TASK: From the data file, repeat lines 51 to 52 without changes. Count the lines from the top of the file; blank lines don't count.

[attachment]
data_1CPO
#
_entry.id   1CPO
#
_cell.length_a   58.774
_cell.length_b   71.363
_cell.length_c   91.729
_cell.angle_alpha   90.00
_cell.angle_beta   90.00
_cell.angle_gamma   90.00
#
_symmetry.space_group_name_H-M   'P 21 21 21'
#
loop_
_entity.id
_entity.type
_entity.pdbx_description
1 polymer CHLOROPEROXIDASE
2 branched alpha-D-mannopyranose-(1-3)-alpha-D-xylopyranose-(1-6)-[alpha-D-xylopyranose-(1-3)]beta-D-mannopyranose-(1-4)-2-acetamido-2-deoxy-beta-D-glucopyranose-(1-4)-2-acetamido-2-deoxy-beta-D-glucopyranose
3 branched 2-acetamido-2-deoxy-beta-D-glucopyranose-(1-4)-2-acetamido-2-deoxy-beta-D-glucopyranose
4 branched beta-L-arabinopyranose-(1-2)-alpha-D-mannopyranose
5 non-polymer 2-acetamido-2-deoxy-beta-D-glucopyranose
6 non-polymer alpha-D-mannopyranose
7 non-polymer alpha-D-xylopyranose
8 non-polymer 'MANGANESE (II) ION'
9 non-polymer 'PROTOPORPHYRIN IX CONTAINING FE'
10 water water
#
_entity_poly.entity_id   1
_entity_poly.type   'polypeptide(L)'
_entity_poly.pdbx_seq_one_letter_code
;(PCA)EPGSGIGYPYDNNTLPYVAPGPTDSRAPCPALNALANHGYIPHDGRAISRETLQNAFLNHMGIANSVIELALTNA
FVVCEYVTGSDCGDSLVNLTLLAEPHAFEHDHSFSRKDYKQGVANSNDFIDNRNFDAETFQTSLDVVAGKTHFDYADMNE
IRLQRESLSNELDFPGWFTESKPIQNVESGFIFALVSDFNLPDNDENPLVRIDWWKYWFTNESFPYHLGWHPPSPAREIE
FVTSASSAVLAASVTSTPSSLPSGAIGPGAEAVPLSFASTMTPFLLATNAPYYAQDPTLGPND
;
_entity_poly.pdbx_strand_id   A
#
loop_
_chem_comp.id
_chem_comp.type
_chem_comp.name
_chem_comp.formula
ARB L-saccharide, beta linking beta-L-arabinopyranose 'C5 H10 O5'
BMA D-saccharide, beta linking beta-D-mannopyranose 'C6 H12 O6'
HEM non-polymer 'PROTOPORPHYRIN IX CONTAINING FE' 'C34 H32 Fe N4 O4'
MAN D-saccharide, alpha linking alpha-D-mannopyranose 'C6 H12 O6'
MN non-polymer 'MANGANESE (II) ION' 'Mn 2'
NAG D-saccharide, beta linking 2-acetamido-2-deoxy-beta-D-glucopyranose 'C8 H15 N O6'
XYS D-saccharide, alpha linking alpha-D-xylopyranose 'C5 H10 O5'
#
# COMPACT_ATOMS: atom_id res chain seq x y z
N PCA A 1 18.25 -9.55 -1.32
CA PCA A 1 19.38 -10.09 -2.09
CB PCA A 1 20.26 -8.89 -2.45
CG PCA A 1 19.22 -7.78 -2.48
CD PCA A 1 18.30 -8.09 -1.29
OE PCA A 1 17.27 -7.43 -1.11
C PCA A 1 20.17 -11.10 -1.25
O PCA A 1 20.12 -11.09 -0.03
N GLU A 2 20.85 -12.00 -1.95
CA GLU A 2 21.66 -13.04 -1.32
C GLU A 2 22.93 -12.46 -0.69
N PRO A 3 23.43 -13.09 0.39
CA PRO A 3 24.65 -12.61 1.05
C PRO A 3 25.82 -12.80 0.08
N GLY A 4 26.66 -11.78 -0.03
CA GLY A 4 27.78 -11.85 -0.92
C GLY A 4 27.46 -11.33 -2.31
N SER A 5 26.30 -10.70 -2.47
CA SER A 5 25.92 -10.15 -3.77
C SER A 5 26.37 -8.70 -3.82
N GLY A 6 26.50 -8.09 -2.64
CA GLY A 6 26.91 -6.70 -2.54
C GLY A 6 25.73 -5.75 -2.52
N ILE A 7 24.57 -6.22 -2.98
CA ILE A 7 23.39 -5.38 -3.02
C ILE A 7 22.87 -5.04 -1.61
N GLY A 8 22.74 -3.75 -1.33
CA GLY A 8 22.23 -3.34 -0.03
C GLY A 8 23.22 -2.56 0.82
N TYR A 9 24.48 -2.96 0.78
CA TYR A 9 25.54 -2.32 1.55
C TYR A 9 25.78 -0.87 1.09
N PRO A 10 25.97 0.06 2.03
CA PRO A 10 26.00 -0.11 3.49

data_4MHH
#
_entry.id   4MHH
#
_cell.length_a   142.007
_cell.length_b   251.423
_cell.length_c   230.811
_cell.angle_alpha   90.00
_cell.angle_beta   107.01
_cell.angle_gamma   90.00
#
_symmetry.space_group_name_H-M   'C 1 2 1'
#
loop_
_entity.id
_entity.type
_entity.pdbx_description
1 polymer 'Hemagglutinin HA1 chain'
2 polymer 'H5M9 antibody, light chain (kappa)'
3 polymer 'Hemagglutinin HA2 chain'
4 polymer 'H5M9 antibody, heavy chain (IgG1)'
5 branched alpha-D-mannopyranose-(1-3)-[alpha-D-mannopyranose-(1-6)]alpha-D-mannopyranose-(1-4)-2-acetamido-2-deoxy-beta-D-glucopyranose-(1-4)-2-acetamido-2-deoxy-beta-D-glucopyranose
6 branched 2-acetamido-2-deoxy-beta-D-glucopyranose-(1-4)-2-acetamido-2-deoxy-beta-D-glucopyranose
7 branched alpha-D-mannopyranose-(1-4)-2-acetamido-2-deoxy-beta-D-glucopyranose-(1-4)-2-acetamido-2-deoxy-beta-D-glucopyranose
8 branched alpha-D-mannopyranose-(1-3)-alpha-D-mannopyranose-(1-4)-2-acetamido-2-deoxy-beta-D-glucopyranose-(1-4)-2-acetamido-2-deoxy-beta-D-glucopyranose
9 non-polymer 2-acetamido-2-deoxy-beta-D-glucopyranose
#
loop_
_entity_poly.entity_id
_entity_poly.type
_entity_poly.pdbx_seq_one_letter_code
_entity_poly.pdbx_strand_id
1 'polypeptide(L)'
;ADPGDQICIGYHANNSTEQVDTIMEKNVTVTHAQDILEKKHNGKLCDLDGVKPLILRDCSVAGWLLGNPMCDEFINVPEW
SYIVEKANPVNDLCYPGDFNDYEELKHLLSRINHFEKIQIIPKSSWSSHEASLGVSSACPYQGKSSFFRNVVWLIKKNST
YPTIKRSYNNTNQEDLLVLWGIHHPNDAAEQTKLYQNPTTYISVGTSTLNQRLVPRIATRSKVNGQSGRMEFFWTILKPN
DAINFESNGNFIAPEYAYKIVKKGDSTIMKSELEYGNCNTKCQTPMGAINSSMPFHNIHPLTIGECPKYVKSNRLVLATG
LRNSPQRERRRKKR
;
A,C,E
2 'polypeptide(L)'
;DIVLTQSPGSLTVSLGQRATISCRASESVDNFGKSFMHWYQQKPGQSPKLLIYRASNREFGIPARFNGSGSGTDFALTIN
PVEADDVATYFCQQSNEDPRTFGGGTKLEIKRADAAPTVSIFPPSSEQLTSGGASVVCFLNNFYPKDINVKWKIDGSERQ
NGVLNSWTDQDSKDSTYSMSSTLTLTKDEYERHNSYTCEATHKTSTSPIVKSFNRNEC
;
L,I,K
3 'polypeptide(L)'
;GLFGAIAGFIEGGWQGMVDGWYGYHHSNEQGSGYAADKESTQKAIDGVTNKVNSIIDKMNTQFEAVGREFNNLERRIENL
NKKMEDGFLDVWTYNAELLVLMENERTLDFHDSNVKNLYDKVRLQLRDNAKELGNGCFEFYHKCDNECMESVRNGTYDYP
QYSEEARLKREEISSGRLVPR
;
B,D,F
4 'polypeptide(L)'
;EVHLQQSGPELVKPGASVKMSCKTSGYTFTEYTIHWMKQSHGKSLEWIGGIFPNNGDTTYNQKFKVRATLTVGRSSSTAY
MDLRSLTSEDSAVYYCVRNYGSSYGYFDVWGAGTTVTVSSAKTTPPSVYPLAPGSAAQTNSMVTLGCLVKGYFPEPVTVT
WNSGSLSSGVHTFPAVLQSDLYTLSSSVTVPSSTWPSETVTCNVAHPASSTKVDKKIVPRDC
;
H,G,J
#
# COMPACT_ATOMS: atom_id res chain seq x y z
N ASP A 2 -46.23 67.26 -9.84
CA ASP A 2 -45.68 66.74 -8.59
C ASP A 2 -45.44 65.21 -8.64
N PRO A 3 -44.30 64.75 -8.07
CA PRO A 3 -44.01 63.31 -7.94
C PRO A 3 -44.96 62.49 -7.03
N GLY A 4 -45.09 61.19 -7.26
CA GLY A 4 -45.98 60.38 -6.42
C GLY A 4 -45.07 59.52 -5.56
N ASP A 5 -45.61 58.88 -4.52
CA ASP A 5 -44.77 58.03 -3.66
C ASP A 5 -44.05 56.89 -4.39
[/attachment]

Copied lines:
#
# COMPACT_ATOMS: atom_id res chain seq x y z